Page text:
Steven Landsburg is wrong ("On the Money," September 7). Everybody does not benefit. The US manufacturing sector: machinists, production managers, janitors, engineers, technicians, and production workers all lost when corporations moved jobs to low-wage countries. It sure looks like the major stockholders reaped virtually all the benefits. The results of corporate controlled 'free trade' are in. It is a disaster.
Bill McCoy, Magee Avenue, Rochester
As they say in the sports world, the best offense is a good defense.
So it is with Steve Landsburg's libertarian perspective: at once he opposes the loss of consumer choice in a "protectionist" marketplace while favoring it when gay or black tenants suffer. If holding these two positions seems inconsistent, that's the point: given that blacks and gays are important liberal constituencies, crafting two "it's my money and I'll do what I want with it" arguments in specious parallel becomes the poison pill designed to make a liberal critique sound either illogical or wavering. And at the same time, it attempts to engage the undecided, skeptical, bread-and-butter middle into an imperiling your-money-or-your-government seduction.
For the sake of their central theorem --- that property is an absolute right ---libertarians live gleefully in a Hobbesian world, and it is a pity that City's first interview with Landsburg didn't bring that out in all its warty ugliness. Rather, it took a round-the-park approach that skirted the issue and instead visited the preposterous notion that 19th-century Africans would have perhaps accepted slavery in America over freedom in Africa based on the unforseeable fortunes of their posterity. Whether that is Landsburg's attempt to diffuse anti-libertarian animus from the left's other (largely affluent) former-slave constituency is anyone's guess.
Despite the similarity of name, liberals and libertarians have little in common, save for a few personal-freedom issues (such as the drug laws) that induce a strange Stalin-is-our-ally effect between the two camps. A wealth-dispersed, independent agrarian society of philosopher kings was libertarianism's best chance for implementation over three centuries ago; it does us little good now to try it out in a world where 400 Americans personally own as much as the annual budget of the federal government.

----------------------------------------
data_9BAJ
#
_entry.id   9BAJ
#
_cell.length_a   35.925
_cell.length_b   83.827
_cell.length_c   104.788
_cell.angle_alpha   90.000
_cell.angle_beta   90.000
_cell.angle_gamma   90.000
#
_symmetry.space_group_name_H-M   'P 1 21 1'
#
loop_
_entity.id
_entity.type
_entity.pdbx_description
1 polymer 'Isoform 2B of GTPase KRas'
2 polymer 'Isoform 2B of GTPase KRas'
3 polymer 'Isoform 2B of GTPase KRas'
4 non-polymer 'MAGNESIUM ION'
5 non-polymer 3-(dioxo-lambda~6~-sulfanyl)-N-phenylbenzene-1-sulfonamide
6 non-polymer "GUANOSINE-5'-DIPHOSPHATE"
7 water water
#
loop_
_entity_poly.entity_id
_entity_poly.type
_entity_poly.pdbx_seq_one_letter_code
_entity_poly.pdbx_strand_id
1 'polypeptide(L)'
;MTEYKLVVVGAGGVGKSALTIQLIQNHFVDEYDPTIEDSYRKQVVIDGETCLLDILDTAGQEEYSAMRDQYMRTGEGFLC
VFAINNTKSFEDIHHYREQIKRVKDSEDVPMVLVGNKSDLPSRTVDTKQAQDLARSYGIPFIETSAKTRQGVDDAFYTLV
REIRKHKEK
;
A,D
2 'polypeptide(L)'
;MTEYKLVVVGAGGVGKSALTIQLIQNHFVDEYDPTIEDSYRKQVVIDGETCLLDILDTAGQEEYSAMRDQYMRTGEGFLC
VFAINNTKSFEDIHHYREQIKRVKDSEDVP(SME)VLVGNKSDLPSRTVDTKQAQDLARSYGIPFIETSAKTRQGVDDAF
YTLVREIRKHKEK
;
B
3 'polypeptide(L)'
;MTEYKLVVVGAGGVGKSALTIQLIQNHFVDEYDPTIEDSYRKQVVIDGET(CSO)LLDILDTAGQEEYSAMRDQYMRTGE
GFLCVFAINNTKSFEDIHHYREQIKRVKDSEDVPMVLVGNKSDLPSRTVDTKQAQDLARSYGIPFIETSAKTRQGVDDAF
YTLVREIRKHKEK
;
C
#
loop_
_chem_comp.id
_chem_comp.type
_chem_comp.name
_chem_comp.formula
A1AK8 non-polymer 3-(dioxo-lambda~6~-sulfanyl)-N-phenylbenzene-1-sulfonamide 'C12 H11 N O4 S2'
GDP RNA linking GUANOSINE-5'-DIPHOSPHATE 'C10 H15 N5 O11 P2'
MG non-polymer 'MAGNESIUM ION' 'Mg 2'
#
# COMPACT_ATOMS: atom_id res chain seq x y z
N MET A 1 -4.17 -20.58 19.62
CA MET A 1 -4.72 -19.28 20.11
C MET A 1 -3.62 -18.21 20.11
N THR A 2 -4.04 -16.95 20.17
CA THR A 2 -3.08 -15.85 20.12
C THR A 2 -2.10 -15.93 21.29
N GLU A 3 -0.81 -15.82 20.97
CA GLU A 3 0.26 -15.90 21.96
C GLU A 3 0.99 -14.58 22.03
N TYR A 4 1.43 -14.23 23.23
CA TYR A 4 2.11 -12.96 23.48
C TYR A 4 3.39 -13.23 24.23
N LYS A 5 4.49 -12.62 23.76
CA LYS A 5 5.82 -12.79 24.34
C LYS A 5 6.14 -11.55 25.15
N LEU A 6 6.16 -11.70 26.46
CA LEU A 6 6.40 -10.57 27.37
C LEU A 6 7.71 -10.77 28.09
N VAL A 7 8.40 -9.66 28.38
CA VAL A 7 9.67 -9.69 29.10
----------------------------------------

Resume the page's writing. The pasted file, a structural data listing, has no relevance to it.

The upshot, gridiron fans? Under libertarianism, there's only one play you have to remember: we'll just send you (the water boy) in padless when the going gets tough, and damn the final score.
Tom Elston, East Avenue, Rochester
In the mid-1980's, I worked on a project that took me across Pennsylvania interviewing and photographing poor and homeless people, many of whom were former workers at steel mills and factories that had closed because the work was being done cheaper elsewhere.
I've worked in shelters filled with people made homeless by every scenario one can imagine, including downsizing. I've documented the lives of migrant workers in Western New York who are working for minimal wages under brutal conditions and who won't complain for fear they'll be replaced by someone who will work for less.
I've been in remote Mexican villages where people are on the verge of starvation because the price of coffee has plummeted as cheaper coffee floods the market. I've met farmers in both Mexico and the US who say they can't compete with the prices of imported food.
Steven Landsburg would apparently see all of this as a good thing because we're paying less and less for goods and services. My question to him is, what does he propose we do with the millions of people who are being driven out of work? Shelters, soup kitchens, and service-sector jobs are full.
Joseph Sorrentino, Suter Terrace, Rochester
I'm becoming concerned: for at least three weeks now, President Bush has not had a vacation. He still gets his two-hour workout every day, and he still tucks himself in at 9 or 10 every evening so that he's sure to maintain his "normal" life in such trying times, but what kind of country is this if our president can't vacation more often than George W. Bush does?
I trust he's not spending too much time studying our situation in Iraq, or disaster relief after Katrina and Rita, or increasing environmental degradation because of current energy policies, or the fact that theocratic Iran will soon have nuclear weapons and a delivery system that could reach thousands of miles. Studying details is just too strenuous and might remind him of cramming for tests in college --- who needs it?
You'll have your own solutions for our leader's difficult life right now. What I plan to do is to send him a care package that includes some suntan lotion, ear plugs for use during boring high-level meetings, and, to save him from having to shop for her birthday, a rose for his compassionate mom who said that the refugees in the Houston Astrodome are actually better off than they were before the hurricane.
Mr. President, heck, take your time and get your beauty rest every night, no matter what.
William Heyen, Frazier Street, Brockport
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